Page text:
May 05, 2008
by: jovial_cynic

I currently work as an underwriter for a large insurance company. I never thought I'd be an underwriter -- it's one of those jobs that has no purpose outside the institution of managing money and risk. Apart from that institution, it's a rather purposeless profession, much like telephone sanitation.

I decided to go into underwriting because I'm interested in moving up in the company, and getting into the business of the business is the only way to go. The options were either underwriting or claims, and since the folks who I know in claims don't describe their jobs in a positive light, I figured that underwriting would at least be a better experience.

The thing about claims is that you really experience the whole range of human experience. A coworker described a situation where a policyholder was recently involved in a collision which killed a family member. Having to deal with the emotional ordeal of handling such a claim doesn't really sound like fun. Much worse is having the subsequent claim be from a man whose brand new BMW had been dinged, and to hear the guy act as though his world was falling apart over it. It's no wonder some of my friends in claims have come out jaded. People could use a dose of perspective.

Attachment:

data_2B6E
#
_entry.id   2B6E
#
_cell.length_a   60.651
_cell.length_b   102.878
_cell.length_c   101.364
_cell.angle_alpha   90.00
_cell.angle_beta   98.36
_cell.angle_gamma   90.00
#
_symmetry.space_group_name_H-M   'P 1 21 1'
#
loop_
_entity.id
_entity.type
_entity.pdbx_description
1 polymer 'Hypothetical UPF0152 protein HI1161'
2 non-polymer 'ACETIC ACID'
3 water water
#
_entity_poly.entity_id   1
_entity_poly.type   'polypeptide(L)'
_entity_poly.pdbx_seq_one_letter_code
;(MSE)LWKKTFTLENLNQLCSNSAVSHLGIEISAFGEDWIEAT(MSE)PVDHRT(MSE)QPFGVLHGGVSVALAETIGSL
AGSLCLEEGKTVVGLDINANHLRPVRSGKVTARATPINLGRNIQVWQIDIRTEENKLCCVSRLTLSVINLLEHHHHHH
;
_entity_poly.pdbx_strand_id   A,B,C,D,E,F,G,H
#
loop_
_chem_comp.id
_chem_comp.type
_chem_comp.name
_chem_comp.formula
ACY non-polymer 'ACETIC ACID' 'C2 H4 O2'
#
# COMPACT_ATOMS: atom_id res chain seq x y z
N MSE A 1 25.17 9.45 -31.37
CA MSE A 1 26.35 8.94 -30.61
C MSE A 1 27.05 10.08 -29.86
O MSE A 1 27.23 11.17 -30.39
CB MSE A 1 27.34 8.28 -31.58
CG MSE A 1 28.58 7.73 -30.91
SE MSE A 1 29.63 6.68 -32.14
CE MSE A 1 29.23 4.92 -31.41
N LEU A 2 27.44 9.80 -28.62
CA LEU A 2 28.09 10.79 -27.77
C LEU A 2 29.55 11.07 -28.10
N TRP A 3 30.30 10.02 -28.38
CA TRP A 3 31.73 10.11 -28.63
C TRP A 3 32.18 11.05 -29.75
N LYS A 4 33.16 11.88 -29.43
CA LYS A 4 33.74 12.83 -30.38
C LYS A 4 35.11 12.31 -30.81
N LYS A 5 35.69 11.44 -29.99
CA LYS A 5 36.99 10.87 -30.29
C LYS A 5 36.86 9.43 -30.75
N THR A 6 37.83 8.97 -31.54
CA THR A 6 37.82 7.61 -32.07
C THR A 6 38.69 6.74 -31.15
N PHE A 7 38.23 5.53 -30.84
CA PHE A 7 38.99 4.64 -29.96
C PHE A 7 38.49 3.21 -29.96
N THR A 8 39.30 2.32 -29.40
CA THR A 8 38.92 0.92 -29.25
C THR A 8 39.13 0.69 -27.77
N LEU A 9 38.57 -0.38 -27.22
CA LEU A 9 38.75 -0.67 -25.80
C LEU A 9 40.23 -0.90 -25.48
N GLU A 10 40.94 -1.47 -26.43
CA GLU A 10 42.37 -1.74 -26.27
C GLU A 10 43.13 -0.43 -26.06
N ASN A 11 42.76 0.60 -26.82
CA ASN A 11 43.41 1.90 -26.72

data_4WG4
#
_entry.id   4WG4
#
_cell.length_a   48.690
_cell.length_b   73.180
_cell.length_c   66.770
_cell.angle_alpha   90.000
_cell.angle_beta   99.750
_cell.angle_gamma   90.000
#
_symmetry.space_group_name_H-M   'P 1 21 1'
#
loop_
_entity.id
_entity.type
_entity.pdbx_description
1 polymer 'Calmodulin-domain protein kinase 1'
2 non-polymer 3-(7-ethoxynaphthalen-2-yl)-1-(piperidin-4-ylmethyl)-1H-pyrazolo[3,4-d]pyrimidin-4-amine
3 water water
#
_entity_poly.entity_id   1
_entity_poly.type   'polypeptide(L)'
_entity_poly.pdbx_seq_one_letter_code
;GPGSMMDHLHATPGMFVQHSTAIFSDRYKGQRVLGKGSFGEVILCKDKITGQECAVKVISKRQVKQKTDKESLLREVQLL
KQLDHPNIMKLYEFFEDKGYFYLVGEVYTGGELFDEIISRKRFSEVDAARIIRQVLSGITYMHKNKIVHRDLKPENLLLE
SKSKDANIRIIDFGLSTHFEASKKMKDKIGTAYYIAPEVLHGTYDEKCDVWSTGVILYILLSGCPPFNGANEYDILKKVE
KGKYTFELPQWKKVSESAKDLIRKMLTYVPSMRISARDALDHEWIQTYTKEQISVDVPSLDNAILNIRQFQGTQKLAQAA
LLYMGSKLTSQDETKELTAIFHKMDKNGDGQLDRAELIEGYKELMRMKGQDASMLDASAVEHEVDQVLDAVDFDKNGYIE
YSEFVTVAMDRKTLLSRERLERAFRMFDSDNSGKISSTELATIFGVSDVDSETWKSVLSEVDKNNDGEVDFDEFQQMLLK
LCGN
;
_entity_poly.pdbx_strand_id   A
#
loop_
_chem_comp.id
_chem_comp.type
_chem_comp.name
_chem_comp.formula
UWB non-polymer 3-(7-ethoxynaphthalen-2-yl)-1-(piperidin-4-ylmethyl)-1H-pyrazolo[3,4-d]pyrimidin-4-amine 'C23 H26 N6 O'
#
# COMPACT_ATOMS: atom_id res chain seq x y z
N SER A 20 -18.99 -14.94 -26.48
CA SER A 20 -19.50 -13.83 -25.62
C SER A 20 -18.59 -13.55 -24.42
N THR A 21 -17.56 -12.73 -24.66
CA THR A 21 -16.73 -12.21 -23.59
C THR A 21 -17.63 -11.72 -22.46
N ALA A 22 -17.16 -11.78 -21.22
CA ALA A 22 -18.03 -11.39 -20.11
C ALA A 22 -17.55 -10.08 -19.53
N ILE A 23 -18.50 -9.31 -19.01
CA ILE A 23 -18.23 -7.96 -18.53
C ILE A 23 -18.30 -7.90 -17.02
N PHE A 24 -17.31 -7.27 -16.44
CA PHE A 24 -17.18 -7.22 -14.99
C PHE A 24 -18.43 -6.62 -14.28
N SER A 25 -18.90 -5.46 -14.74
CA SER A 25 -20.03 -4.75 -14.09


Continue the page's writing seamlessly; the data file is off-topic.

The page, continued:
Similarly, I wonder if people would spend less time being self-absorbed if our society wasn't so padded by the middle-class illusion. We'd worry less about trying to be comfortable and complaining about the guy in the fast lane driving too slowly if we had to deal with a serious crisis, like the cyclone catastrophe in Myanmar. Thirteen-thousand dead.

A little perspective would do people a lot of good.

Update again: I think I'm going to be ill. Now it's up to 120,000.